Series Organizers

Patricia Hampl

Patricia Hampl, by Goldstien

Patricia Hampl first won recognition for A Romantic Education, her memoir of her Czech heritage, awarded a Houghton Mifflin Literary Fellowship in 1981. This book and subsequent works established her as an influential figure in the rise of autobiographical writing in the past 20 years.

Her latest book, Blue Arabesque: A Search for the Sublime, published by Harcourt in November, 2006 was recently named one of the “100 Notable Books of the Year” (2006) by the New York Times Book Review.  A section appeared in Granta, and was included in The Best Spiritual Writing 2005. In January, 2008, Harcourt will publish her memoir, The Florist’s Daughter.

Earlier work includes two collections of poetry, Woman before an Aquarium, and Resort and Other Poems. Other books: Spillville, a prose meditation on Antonin Dvorak in Iowa, (engravings by Steven Sorman); Virgin Time, a memoir of her Catholic upbringing and an inquiry into contemplative life; I Could Tell You Stories: Sojourns in the Land of Memory, a finalist in the National Book Critics Circle Awards in the category of General Nonfiction in 2000. As editor: The Short Stories of F Scott Fitzgerald; Burning Bright, an anthology of sacred poems from Judaism, Christianity and Islam.

Ms. Hampl travels widely, giving readings and workshops and lectures across the United States and Europe.

She is Regents' Professor and also McKnight Distinguished Professor at the University of Minnesota where she teaches fall semesters in the MFA program of the English Department. She is also a member of the permanent faculty of the Prague Summer Program every July, and has been on the faculty of the Breadloaf Writers Conference regularly since 1995. She has received many fellowships including ones from the Guggenheim and Bush Foundations. In 1990 she was awarded a MacArthur Fellowship.

Elaine Tyler May

Elaine Tyler May

Elaine Tyler May, Professor of American Studies and History at the University of Minnesota, received her Ph.D. in United States History from UCLA in 1975. She taught at Princeton University in the Department of History from 1974 to 1978, and then joined the faculty at the University of Minnesota. She held a Mellon Faculty Fellowship at Harvard University in 1980-1981, and has lectured widely across the United States and in Europe and Asia. She has served recently as President of the American Studies Association, and as the Distinguished Fulbright Chair in American History at University College, Dublin, Ireland. In 2001 the College of Liberal Arts at the University of Minnesota awarded her the Dean’s Medal for Excellence in Scholarship and Creativity; and in 2006 the University honored her with the Distinguished Women Scholars Award. She has won fellowships from the Rockefeller Foundation, the American Council of Learned Societies, the Huntington Library, the National Endowment for the Humanities, and the American Philosophical Society.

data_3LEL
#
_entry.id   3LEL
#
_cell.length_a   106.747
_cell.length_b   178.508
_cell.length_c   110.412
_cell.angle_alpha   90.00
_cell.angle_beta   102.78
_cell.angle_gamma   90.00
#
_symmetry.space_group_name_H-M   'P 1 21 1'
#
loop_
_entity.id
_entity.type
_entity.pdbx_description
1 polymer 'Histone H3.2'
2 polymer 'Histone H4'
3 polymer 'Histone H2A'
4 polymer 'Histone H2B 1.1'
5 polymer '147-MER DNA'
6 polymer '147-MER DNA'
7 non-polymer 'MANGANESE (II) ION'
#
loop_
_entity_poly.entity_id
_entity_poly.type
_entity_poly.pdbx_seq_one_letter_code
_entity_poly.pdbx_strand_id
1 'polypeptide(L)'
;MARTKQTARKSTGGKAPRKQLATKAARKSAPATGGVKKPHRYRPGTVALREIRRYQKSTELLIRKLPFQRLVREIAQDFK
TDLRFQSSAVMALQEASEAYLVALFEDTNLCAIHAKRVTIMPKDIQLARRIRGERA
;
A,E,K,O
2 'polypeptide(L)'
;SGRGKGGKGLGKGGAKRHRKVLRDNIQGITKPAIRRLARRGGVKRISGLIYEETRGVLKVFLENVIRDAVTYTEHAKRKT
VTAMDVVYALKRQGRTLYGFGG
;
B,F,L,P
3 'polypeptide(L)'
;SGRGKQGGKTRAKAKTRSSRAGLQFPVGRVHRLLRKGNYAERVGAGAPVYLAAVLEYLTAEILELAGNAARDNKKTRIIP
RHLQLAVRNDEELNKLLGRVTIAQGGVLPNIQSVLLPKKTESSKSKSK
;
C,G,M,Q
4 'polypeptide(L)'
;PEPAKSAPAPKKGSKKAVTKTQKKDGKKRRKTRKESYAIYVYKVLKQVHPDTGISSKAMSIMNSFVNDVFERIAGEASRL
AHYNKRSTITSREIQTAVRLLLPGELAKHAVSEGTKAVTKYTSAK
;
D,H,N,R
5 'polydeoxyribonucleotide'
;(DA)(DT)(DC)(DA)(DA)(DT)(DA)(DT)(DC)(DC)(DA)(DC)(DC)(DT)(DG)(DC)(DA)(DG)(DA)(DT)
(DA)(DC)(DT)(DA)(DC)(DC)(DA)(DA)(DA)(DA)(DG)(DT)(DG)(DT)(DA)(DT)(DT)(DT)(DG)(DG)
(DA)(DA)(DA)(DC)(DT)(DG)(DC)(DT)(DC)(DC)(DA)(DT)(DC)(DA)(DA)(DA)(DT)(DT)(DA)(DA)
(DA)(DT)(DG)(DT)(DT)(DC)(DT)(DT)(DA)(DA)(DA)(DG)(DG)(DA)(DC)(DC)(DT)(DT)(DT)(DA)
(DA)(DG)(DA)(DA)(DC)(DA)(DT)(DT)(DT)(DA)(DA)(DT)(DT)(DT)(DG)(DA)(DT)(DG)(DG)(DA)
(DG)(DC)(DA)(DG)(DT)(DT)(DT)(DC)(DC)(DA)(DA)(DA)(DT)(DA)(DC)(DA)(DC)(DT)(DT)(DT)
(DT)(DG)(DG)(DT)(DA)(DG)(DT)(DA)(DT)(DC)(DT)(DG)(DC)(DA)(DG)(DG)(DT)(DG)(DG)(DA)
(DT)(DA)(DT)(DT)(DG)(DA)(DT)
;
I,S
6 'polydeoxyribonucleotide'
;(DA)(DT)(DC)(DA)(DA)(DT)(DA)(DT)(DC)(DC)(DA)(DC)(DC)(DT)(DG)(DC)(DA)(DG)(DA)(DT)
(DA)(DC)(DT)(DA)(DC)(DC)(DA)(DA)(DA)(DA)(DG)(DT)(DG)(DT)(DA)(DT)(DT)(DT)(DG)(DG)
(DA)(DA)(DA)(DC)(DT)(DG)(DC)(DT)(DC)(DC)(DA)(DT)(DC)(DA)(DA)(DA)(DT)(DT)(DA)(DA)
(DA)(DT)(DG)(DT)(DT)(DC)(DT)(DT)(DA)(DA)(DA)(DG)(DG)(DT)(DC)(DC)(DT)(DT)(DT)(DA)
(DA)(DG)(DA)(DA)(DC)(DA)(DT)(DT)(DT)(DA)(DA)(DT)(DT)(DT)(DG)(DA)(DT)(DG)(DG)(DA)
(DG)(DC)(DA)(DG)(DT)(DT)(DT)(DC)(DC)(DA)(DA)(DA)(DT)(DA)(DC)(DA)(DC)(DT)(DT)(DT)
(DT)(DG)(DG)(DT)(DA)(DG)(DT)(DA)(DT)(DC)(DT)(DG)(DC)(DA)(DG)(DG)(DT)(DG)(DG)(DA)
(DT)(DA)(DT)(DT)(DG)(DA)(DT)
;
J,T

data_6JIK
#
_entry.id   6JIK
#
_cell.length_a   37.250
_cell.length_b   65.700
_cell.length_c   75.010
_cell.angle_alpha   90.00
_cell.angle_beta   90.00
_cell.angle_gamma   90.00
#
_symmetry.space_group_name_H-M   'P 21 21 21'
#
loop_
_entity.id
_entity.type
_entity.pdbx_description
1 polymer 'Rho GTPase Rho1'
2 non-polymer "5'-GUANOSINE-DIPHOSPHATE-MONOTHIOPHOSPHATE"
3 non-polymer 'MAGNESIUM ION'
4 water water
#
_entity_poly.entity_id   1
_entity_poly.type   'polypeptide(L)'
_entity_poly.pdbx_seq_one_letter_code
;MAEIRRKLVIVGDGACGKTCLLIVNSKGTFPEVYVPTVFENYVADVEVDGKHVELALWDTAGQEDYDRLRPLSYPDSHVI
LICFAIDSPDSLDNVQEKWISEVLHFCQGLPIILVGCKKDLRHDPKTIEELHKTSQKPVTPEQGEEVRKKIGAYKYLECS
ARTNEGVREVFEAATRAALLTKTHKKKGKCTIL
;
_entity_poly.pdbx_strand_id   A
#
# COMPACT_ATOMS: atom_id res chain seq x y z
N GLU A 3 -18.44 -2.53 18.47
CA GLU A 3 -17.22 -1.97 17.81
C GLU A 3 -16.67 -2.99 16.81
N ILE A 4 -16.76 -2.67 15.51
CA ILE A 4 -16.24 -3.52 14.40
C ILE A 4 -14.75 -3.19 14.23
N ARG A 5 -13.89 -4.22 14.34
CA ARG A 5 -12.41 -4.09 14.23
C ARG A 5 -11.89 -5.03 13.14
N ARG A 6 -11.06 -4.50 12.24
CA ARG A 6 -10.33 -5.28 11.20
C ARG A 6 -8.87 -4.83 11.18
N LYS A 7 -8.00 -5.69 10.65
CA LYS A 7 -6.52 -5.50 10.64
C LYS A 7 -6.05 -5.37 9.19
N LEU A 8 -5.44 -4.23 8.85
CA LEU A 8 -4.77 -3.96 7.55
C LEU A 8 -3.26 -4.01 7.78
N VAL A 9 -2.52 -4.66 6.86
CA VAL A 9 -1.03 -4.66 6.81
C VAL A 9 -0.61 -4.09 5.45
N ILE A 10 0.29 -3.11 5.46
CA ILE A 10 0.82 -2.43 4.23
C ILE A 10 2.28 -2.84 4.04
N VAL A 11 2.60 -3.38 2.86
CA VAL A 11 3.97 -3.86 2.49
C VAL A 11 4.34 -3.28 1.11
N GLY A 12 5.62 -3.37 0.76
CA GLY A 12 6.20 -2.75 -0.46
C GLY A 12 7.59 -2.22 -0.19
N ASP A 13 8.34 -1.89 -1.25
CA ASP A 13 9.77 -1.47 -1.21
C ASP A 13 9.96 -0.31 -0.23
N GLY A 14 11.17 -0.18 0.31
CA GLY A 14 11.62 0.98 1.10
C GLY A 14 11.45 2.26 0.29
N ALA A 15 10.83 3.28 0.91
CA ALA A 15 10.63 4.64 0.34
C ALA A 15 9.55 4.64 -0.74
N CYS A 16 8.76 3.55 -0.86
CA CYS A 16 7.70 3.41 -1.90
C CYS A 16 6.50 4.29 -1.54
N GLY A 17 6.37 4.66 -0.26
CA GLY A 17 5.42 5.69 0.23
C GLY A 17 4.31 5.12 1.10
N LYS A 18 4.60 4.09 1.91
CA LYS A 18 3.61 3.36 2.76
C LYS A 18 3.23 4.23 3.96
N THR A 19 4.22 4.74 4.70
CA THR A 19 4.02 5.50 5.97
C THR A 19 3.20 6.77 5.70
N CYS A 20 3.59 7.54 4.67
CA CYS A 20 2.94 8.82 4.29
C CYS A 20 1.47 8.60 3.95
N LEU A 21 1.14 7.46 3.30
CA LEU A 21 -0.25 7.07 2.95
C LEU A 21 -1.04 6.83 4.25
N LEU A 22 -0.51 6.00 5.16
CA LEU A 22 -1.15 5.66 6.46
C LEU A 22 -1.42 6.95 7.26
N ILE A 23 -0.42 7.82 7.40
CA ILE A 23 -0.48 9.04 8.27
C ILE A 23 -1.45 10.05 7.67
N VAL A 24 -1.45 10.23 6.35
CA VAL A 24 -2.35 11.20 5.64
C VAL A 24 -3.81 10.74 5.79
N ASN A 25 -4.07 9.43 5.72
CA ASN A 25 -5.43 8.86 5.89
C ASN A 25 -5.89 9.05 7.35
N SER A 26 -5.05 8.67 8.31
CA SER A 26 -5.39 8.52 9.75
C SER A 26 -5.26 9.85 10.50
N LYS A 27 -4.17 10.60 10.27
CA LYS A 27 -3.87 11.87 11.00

Her interests include the history of the Cold War era, women and the family in the United States, the history of sexuality and reproduction, and the relationship between private life, politics and public policy. Her books include Great Expectations: Marriage and Divorce in Post-Victorian America (University of Chicago Press, 1980); Homeward Bound: American Families in the Cold War Era (Basic Books 1988, new edition 1999); Pushing the Limits: American Women, 1940-1961 (Oxford University Press, 1996); and Barren in the Promised Land: Childless Americans and the Pursuit of Happiness (Harvard University Press, 1997). She is also co-editor of Here, There and Everywhere: The Foreign Politics of American Popular Culture (University Press of New England, 2000), and co-author of a college-level United States history textbook, Created Equal: A Social and Political History of the United States (Longman, 2003). Currently, she is working on a book tentatively entitled “Gimme Shelter: The Legacy of the Cold War at Home.” In addition to her academic publications, she has also written articles and editorials for the New York Times, the Los Angeles Times, and other journals, and has been featured on national public radio, public television, and several documentaries.

Matt Becker

Matt Becker is a PhD candidate in the American Studies department. He is finishing a dissertation that examines the relationship between political disengagement among youths since the 1960s and popular culture, which he will defend this spring. He has published on ultraviolent horror films produced in the late-1960s and early-1970s and on the cartoon South Park, and he will teach the course offered in conjunction with this conference series.